“When they persecute you in this city, flee to another. For assuredly, I say to you, you will not have gone through the cities of Israel before the Son of Man comes.”

This text has a context of giving a commission to the twelve apostles to limit their preaching in the beginning to the lost sheep of the house of Israel (Matt. 10:5, 6). Jesus sent the twelve out two by two and gave them power over unclean spirits, focusing on both repentance as well as the kingdom of heaven being at hand (see Matt. 10:6; Mark 6:7–12). It is equally clear that this limited commission had the seed of the unlimited commission built into it, as it would lead to a testimony to the Jews and the Gentiles (Matt. 10:17, 18). Jesus also spoke of their reception of the Spirit of the Father (Matt. 10:19, 20). To this point Matthew 10:23 is referring. Consider that Jesus had told them that they would not have gone through the cities of Israel before the Son of Man comes. That is, their preaching would not even have covered the cities of Israel before He comes. But how did He come? They were to preach about the coming kingdom (Matt. 10:6). Yet later, Jesus said, “Assuredly, I say to you, there are some standing here who shall not taste death till they see the Son of Man coming in His kingdom” (Matt. 16:28). Jesus would come in His kingdom, and some in that time would see it. Again, how would He come? “Assuredly, I say to you that there are some standing here who will not taste death till they see the kingdom of God present with power” (Mark 9:1). The answer is that He would come with power in the giving forth of the Holy Spirit on the day of Pentecost (cf. Acts 1:8; 2:1–4). It is precisely this moment and in this way that Jesus speaks of coming to them: “And I will pray the Father, and He will give you another Helper, that He may abide with you forever—the Spirit of truth … for He dwells with you and will be in you. I will not leave you orphans; I will come to you” (John 14:16–18, emp. mine, sjw). Jesus came representatively in the sending of the Holy Spirit to begin the kingdom.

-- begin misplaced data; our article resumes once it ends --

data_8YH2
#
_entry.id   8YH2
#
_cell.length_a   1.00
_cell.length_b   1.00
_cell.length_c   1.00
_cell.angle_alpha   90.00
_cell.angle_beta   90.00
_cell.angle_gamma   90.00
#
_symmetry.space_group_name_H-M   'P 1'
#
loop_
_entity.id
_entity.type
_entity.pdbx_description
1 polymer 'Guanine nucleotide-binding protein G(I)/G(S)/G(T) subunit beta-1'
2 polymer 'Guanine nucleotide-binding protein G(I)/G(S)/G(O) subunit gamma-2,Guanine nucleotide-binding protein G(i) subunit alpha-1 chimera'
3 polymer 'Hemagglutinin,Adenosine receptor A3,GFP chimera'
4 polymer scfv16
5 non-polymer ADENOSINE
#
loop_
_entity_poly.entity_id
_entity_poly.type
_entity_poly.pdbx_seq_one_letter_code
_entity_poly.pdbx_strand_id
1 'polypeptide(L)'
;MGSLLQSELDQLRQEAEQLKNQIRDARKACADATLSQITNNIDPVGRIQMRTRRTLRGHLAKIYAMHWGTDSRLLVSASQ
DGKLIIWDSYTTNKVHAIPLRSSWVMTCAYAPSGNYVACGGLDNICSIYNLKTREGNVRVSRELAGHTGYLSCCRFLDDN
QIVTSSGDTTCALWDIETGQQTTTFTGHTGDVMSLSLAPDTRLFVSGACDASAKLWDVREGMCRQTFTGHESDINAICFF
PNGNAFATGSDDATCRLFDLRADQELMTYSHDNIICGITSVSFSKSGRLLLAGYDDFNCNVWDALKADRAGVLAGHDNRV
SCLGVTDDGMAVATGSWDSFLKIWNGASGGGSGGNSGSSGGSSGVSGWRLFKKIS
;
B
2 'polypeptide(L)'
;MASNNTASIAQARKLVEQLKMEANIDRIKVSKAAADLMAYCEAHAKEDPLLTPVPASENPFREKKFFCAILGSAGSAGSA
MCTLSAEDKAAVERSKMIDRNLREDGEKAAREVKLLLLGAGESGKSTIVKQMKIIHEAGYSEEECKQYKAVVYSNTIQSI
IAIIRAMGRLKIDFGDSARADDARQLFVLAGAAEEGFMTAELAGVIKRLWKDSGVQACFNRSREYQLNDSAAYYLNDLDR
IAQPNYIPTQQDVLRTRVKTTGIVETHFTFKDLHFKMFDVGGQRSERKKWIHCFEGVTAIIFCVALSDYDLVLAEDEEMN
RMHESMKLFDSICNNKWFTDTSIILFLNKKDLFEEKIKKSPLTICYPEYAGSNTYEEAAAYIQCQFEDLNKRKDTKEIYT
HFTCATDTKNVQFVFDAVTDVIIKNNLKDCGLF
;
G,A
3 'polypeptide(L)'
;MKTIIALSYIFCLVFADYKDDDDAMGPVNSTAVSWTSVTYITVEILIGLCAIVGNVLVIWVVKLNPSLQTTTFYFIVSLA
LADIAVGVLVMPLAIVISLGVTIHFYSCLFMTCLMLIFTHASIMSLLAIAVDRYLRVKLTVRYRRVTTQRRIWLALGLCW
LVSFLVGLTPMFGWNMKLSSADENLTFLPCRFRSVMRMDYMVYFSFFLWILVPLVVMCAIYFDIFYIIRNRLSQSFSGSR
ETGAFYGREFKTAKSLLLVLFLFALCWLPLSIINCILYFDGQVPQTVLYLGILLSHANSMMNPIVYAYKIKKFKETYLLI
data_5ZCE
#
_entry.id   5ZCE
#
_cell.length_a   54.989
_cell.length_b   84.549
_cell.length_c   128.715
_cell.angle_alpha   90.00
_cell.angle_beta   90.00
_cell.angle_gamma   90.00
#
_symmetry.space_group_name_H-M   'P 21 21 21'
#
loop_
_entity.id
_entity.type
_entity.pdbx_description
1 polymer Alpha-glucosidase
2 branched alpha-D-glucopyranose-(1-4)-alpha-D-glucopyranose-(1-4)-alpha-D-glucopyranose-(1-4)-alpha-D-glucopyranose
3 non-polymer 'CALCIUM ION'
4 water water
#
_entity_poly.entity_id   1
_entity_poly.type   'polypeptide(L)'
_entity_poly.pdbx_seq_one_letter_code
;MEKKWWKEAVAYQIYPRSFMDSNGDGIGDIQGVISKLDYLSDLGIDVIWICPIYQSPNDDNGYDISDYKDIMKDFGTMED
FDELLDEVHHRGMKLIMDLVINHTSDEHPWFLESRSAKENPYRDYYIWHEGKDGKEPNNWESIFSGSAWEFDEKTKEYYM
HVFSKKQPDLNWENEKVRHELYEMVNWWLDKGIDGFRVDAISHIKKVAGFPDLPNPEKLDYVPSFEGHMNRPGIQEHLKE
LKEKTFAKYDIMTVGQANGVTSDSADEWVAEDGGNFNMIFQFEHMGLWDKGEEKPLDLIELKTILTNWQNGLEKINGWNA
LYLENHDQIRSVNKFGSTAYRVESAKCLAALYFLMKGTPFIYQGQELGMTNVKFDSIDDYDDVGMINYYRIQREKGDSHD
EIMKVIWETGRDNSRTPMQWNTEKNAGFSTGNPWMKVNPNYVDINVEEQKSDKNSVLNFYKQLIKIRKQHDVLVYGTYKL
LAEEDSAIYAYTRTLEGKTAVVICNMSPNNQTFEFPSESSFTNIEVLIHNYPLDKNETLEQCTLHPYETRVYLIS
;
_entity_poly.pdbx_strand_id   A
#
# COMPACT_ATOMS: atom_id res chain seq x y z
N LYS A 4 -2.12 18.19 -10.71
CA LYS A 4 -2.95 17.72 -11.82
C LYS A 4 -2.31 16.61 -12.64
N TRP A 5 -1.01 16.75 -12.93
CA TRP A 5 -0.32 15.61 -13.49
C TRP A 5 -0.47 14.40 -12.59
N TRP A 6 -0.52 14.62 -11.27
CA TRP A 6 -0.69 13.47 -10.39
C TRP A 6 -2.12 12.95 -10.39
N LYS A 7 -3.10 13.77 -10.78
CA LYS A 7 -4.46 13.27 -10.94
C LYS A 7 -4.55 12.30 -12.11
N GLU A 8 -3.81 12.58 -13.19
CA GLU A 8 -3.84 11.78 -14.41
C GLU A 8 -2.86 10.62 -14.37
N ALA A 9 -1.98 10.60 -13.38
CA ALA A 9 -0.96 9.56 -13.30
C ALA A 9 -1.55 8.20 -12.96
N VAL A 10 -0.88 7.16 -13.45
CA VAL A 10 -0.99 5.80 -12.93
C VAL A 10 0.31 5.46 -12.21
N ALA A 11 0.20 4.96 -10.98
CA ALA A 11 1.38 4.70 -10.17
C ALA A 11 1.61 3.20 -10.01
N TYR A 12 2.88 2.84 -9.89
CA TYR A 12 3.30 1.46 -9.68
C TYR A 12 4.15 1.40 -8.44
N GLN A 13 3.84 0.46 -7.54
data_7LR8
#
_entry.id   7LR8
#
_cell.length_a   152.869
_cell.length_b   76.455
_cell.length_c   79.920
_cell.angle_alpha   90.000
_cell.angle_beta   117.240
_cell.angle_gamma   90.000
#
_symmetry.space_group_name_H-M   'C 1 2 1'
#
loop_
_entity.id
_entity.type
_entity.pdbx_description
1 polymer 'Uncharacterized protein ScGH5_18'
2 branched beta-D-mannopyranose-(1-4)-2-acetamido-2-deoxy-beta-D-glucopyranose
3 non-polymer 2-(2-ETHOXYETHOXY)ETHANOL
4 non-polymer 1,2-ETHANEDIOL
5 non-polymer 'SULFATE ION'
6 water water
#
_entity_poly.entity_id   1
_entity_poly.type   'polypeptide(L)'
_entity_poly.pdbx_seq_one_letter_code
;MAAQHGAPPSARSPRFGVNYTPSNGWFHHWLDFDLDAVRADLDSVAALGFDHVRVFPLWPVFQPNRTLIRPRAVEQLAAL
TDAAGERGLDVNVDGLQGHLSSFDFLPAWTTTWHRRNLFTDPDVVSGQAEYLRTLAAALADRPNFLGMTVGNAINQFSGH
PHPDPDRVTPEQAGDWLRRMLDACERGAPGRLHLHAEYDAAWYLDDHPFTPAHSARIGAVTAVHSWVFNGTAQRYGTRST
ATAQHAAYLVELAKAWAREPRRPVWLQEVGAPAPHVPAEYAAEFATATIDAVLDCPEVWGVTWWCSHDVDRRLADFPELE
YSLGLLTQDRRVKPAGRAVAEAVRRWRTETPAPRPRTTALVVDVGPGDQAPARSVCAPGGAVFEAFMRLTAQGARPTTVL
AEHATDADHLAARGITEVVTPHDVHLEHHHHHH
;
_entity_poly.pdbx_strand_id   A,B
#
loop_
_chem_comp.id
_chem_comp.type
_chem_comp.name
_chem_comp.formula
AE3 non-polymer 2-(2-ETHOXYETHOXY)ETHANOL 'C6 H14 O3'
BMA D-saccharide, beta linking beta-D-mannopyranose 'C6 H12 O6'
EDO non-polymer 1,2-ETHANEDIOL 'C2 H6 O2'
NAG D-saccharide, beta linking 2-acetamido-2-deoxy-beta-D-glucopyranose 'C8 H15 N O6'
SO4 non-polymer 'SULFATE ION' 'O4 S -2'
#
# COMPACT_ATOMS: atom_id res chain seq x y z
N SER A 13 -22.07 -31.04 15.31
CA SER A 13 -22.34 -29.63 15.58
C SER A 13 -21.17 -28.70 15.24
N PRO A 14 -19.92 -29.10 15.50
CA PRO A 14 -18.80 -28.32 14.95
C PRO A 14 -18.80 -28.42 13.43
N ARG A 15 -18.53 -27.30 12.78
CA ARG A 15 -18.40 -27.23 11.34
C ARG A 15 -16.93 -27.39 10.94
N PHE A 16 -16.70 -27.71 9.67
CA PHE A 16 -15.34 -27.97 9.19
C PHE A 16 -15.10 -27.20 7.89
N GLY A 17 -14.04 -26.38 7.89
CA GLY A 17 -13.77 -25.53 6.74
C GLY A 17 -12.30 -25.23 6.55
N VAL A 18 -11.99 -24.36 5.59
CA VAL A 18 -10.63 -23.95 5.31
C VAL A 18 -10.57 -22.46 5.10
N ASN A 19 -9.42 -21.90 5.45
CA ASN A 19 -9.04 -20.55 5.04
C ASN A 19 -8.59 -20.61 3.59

2. Jesus came symbolically in the destruction of Jerusalem (Matt. 24:14, 30).

Matthew speaks of the judgment on Jerusalem distinctly from that coming in Matthew 10:23. Notice Matthew 24:30:

“Then the sign of the Son of Man will appear in heaven, and then all the tribes of the earth will mourn, and they will see the Son of Man coming on the clouds of heaven with power and great glory.”

This involves the judgment on Jerusalem. The Lord employs language similar to the prophets of old in discussing this dreadful day (compare Matt. 24:29, 30 with Is. 19:1; Ezek. 32:7, etc.). In contrast to Matthew 10:23, which spoke of the coming of the Son of man before they could cover the cities of Israel, this day against Jerusalem would not come until the gospel was preached in all the world (Matt. 24:14).

We can see from these two points the folly of taking a word or phrase and universally applying it to one event. The context defines how it is to be used.

3. Jesus will come again to judge all nations (Matt. 24:35–25:46).

Not only does Matthew speak of the coming of Christ representatively through the work of the Holy Spirit and symbolically in the judgment of Jerusalem, but He also speaks of His literal and final coming, when He will judge all nations. “But as the days of Noah were, so also will the coming of the Son of Man be” (Matt. 24:37). He warned that even as the flood took them all away, so it will be when Jesus comes again (Matt. 24:39). In the same speech He warned against those who would be unprepared and would cease working when He comes again (Matt. 25:1–30). He pictured all the nations gathered to Him, where some are separated into everlasting life and others into everlasting punishment (Matt. 25:31, 32, 46). Consider when Jesus ascended into the heavens, the disciples watched, looked steadfastly, and gazed at Him leaving (Acts 1:9–11). Yet it is written, “… This same Jesus, who was taken up from you into heaven, will so come in like manner as you saw Him go into heaven” (Acts 1:11). He will come in a like manner as they saw Him go. There is no figurative or symbolic return here. He will appear in that same manner (cf. Heb. 9:28).